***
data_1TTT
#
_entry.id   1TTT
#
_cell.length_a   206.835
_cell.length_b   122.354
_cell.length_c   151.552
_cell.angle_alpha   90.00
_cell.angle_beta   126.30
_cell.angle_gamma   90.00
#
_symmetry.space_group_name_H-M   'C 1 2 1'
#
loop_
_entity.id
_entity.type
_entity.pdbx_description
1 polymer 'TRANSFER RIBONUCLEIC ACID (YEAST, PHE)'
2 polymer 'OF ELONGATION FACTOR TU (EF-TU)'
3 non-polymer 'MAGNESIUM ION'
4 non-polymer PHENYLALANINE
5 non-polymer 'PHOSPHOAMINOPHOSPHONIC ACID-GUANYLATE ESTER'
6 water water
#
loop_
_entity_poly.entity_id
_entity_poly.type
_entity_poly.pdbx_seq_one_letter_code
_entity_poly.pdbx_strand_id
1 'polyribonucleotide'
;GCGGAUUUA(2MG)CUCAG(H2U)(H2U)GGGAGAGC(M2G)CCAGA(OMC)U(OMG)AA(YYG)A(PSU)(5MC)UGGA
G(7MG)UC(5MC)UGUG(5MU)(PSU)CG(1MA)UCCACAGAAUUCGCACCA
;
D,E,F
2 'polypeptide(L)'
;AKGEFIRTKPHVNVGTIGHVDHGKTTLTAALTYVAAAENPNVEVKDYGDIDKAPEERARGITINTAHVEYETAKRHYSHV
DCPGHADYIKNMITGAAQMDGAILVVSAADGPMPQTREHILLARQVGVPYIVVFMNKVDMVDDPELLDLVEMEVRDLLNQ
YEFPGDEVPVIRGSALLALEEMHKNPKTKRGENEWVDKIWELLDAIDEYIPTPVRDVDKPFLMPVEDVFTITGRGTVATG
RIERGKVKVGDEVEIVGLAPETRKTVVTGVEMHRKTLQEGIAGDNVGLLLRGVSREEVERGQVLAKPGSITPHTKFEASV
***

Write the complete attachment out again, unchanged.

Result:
data_1TTT
#
_entry.id   1TTT
#
_cell.length_a   206.835
_cell.length_b   122.354
_cell.length_c   151.552
_cell.angle_alpha   90.00
_cell.angle_beta   126.30
_cell.angle_gamma   90.00
#
_symmetry.space_group_name_H-M   'C 1 2 1'
#
loop_
_entity.id
_entity.type
_entity.pdbx_description
1 polymer 'TRANSFER RIBONUCLEIC ACID (YEAST, PHE)'
2 polymer 'OF ELONGATION FACTOR TU (EF-TU)'
3 non-polymer 'MAGNESIUM ION'
4 non-polymer PHENYLALANINE
5 non-polymer 'PHOSPHOAMINOPHOSPHONIC ACID-GUANYLATE ESTER'
6 water water
#
loop_
_entity_poly.entity_id
_entity_poly.type
_entity_poly.pdbx_seq_one_letter_code
_entity_poly.pdbx_strand_id
1 'polyribonucleotide'
;GCGGAUUUA(2MG)CUCAG(H2U)(H2U)GGGAGAGC(M2G)CCAGA(OMC)U(OMG)AA(YYG)A(PSU)(5MC)UGGA
G(7MG)UC(5MC)UGUG(5MU)(PSU)CG(1MA)UCCACAGAAUUCGCACCA
;
D,E,F
2 'polypeptide(L)'
;AKGEFIRTKPHVNVGTIGHVDHGKTTLTAALTYVAAAENPNVEVKDYGDIDKAPEERARGITINTAHVEYETAKRHYSHV
DCPGHADYIKNMITGAAQMDGAILVVSAADGPMPQTREHILLARQVGVPYIVVFMNKVDMVDDPELLDLVEMEVRDLLNQ
YEFPGDEVPVIRGSALLALEEMHKNPKTKRGENEWVDKIWELLDAIDEYIPTPVRDVDKPFLMPVEDVFTITGRGTVATG
RIERGKVKVGDEVEIVGLAPETRKTVVTGVEMHRKTLQEGIAGDNVGLLLRGVSREEVERGQVLAKPGSITPHTKFEASV